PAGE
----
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Title: Optimal Decision Making via Stochastic Modeling and Machine Learning: Applications to Resource Allocation Problems and Sequential Decision Problems
Authors: Ekwedike, Emmanuel
Advisors: Massey, William
Liu, Han
Contributors: Operations Research and Financial Engineering Department
Subjects: Operations research
Issue Date: 2020
Publisher: Princeton, NJ : Princeton University
Abstract: This thesis is about optimal decision making for resource allocation problems and sequential decision problems. There are two parts to this thesis: the first part focuses on developing an optimization framework for the inventory allocation problem in an on-demand rental network. Specifically, we consider a bike-share inventory management problem where the operator of the system must determine a cost-effective inventory allocation to meet the quality of service requirements at each location. The second part focuses on developing a general learning framework for sequential decision problems. Specifically, we consider learning tasks that can be formulated as sequential decision problems, where the decision-maker takes action in every period and hopes to maximize the total expected long-term reward. For the first part, we propose a bi-level optimization framework for the inventory allocation problems. At the upper level of the framework, we solve the initial inventory allocation problem by determining the optimal inventory allocation that minimizes the total user-dissatisfaction for all stations. At the lower level of the framework, we solve the vehicle routing problem, by determining the cost-effective truck route for repositioning inventories in the system. To demonstrate the practicality of our approach, extensive computational results on the proposed framework and theoretical results on the transient distribution of the bike-share inventory queueing model are also included. For the second part, we propose a tree-based method for solving sequential decision problems using Monte Carlo Tree Search (MCTS). Our method works by iteratively applying MCTS on small, finite-horizon versions of the original infinite horizon Markov decision process. To demonstrate the efficiency of our approach, we provide the first sample complexity analysis of the batch MCTS-based Reinforcement Learning method and show that with large enough sample sizes and sufficiently large tree search effort, the performance of the estimated policies can be made close to optimal, up to some unavoidable approximation error. Lastly, we tested the neural network implementation of our methods in a challenging video game environment to demonstrate the power of our approach.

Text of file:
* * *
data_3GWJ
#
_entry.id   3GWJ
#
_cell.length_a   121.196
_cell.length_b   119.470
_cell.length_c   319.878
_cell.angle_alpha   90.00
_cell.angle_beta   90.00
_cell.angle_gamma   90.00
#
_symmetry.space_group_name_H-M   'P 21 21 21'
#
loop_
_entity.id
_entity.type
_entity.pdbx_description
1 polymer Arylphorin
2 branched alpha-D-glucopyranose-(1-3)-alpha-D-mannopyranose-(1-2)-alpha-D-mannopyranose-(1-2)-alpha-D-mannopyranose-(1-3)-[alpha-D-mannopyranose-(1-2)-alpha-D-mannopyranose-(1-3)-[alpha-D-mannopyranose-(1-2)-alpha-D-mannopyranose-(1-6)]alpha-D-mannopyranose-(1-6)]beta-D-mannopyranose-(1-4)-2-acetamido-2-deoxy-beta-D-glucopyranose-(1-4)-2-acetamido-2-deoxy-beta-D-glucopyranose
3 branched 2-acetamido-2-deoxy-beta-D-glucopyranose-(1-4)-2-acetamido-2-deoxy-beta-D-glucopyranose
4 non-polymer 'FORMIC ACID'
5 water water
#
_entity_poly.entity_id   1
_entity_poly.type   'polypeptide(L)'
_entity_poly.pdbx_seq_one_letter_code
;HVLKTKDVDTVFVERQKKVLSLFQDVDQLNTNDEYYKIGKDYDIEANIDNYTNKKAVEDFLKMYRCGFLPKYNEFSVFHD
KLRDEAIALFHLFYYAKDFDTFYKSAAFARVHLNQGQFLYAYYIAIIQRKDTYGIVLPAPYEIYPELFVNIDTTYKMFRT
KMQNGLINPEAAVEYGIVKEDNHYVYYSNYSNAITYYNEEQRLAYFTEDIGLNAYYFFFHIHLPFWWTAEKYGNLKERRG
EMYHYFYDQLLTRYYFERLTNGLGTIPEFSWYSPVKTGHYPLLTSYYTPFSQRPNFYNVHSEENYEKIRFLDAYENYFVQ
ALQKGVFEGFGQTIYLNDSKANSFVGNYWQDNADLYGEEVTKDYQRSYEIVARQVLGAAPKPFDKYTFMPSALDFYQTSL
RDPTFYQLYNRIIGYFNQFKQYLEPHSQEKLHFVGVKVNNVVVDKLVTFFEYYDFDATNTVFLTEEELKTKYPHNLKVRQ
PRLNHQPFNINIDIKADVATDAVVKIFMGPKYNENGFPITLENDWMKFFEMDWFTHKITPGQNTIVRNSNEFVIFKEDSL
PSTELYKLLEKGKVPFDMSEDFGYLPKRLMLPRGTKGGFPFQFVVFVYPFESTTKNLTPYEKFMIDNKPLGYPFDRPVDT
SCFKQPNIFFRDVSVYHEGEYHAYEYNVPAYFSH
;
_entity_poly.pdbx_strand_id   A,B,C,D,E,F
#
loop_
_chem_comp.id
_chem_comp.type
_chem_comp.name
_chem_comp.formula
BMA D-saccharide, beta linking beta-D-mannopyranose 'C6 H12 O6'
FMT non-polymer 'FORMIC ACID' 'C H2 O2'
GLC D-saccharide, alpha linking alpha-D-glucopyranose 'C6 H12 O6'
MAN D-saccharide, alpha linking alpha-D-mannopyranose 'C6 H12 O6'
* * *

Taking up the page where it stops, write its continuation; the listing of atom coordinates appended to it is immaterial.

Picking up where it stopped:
Alternate format: The Mudd Manuscript Library retains one bound copy of each dissertation. Search for these copies in the library's main catalog:
Type of Material: Academic dissertations (Ph.D.)
Language: en
Appears in Collections:Operations Research and Financial Engineering

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